Tag Archives: Anthem

Comprehension amok

We get it, some games are flawed, and some games go for the image of coolness and fail. We heard it well over 12,324 times, through articles and YouTube videos. Anthem, a game that is not bad is a failure. Some have a deeper idea, was this due to EA, or to Bioware? The issue is that the makers were no beginners. Bioware, the people behind the Mass Effect series, Dragon Age and a few more had a great track record. Even now, Mass Effect 2 is still one of the very best games to make it to any console ever, which is some achievement, and it remains a factor, even today.

Some give the decent feedback ‘a cool looking game that is not bad, but it is not getting us where we want to be‘. I can get along with it. Then I got a hold of a slide which is more important than you might ever realise. Another quote that matters is: ‘Anthem is an example of EA’s monetisation plans in action‘, we now have two settings that can easily make a game go from acceptable to really really bad. This matters when it is not merely a game you buy, but when it becomes Gaming As A Service. The issue is not how much you pump into it; it is how right you need to get it the first time over. They dropped one optional solution to it (not part of this conversation) and focussed on the artificially created Hype called Anthem.

I had seen issues with Destiny, so I was giving this game a wide birth until the game had proven itself and within 24 hours, the massive amount of complaints starting to hit the internet in close to every way possible. I was actually decently amazed how neutral and how considerate some reviewers were. the AngryJoeShow was its usual self, but for mere entertainment watching it is still the first step to consider, I do to see where haters come from, and he does not disappoint (a https://www.youtube.com/watch?v=8AJsKyh0x7w). When we see the statement (supported by evidence of sorts) that the loading of the game took longer than the actual gameplay, we see just how far Bioware had fallen of the wagon, or was that EA? Angry Joe gives a list that does not screw around. This does not merely indicate that there is a core issue, there are other parts linked to the core that give strong indication that EA failed on too many levels, optionally Bioware also failed on several levels, yet in all this we need to take a look at a screenshot.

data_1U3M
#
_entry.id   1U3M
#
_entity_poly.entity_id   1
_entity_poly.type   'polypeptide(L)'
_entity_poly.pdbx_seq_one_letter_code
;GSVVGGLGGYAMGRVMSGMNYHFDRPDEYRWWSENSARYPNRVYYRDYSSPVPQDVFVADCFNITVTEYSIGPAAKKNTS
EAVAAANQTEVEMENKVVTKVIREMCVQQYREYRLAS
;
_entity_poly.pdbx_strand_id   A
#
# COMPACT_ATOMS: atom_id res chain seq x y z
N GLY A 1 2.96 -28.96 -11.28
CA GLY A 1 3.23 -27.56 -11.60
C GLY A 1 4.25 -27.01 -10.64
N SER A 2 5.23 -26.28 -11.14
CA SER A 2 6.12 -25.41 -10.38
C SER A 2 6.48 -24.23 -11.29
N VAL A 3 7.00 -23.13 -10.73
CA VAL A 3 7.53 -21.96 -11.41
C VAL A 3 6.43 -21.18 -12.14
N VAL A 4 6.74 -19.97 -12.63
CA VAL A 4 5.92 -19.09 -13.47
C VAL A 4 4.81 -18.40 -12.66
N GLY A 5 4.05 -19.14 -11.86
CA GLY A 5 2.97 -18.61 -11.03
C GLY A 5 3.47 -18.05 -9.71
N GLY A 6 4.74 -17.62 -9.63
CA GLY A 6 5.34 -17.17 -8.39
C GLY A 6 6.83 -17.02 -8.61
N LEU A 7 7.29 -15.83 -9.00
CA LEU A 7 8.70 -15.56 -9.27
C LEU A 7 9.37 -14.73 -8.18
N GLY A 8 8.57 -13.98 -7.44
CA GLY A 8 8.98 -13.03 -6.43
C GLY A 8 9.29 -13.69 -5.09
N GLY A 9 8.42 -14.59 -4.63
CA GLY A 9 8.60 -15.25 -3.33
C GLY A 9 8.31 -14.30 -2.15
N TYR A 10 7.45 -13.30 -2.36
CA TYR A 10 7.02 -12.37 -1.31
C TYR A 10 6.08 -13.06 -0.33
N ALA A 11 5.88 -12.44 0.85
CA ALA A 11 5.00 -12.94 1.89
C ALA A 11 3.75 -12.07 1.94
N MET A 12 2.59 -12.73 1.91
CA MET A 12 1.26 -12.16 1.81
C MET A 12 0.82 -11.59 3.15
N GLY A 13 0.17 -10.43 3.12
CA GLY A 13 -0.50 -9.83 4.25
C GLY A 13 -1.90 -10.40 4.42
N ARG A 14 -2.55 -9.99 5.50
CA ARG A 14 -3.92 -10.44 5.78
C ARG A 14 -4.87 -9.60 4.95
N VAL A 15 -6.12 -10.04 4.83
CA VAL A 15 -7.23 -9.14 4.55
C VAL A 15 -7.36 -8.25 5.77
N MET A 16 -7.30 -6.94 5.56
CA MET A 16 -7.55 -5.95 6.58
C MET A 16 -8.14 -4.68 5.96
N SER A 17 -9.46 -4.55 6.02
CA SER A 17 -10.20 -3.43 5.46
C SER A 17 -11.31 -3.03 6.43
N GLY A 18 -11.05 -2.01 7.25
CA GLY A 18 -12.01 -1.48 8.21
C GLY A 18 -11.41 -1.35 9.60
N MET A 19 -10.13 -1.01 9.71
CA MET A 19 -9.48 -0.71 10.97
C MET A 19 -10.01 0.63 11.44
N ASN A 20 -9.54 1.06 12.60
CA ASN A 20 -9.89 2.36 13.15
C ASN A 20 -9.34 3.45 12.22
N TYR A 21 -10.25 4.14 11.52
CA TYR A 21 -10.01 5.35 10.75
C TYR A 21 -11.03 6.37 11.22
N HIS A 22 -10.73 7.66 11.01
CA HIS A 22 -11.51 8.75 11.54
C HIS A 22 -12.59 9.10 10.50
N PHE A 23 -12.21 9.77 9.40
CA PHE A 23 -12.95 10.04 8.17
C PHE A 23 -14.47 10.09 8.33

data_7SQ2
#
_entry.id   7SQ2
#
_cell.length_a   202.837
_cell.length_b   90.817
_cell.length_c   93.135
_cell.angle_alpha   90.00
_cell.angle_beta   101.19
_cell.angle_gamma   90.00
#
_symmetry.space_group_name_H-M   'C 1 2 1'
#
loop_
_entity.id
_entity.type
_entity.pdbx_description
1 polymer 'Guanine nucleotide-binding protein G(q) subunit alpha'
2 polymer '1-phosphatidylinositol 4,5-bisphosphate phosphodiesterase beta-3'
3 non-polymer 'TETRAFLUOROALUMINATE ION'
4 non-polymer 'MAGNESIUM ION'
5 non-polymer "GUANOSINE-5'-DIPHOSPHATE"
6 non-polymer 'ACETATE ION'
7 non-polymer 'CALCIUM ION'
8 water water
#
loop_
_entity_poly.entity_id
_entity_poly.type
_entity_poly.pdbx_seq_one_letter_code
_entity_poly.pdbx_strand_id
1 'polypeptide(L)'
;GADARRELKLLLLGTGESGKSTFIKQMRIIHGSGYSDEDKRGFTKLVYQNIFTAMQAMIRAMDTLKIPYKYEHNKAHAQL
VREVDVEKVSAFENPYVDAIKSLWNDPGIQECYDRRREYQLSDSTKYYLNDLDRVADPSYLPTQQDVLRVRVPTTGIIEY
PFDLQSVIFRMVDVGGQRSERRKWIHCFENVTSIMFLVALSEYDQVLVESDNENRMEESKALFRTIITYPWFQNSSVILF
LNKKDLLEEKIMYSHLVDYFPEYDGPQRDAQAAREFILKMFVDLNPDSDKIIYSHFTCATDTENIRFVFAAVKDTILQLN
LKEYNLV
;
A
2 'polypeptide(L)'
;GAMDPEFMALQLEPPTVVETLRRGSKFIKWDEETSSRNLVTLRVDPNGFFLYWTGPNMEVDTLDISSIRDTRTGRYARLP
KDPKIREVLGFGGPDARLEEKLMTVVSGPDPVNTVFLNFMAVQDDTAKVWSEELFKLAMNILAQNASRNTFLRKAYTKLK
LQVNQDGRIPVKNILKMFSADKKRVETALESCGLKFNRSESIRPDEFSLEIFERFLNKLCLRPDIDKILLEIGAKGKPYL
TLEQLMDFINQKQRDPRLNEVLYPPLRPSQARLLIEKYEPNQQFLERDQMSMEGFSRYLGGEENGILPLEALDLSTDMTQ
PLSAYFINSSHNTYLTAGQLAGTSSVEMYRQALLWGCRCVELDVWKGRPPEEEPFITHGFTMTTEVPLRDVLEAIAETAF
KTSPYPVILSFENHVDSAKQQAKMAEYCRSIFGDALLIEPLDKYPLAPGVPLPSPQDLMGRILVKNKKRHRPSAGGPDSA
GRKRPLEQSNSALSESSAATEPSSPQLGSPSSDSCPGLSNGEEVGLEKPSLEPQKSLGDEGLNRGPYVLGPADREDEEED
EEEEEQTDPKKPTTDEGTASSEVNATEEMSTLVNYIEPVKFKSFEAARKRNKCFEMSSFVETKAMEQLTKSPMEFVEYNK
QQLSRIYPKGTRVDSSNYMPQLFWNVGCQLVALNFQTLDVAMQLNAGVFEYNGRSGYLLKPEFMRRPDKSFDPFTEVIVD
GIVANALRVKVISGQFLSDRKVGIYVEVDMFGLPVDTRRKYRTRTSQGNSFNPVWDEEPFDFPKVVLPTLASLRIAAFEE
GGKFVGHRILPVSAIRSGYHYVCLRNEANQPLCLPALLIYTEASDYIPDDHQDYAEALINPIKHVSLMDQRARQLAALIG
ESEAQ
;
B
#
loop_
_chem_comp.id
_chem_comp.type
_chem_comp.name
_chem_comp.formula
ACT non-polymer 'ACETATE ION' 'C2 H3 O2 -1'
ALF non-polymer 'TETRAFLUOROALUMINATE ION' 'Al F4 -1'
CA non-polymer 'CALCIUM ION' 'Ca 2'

When you make a game where jet packs are central in the gameplay, the makers need to consider that some people think outside of the box. So when we are in a cave and we see a large opening, large enough to fly through, so when you try and you get slapped back for no good reason, we see the first larger failing, the tactical side that was not thought through. Levels made on cosmetic states where the state of consideration should only ever have been tactical, so either remove the good looking hole giving you ambient feelings of lighting, or make sure we can use it as an escape cover. The second screenshot was early art work I was able to find. Now, I do not know whether that is in the game, but it seems to me that it is a clear sign of copyright violation and an optionally downright stage of plagiarism.

For some reason the stage reminded me of Alien 1979 and Aliens 1986, but then I might be wrong. If that is set as early concept art, it should have been a huge wake up call for both Bioware and EA, right there is where people had to consider the danger they were walking into.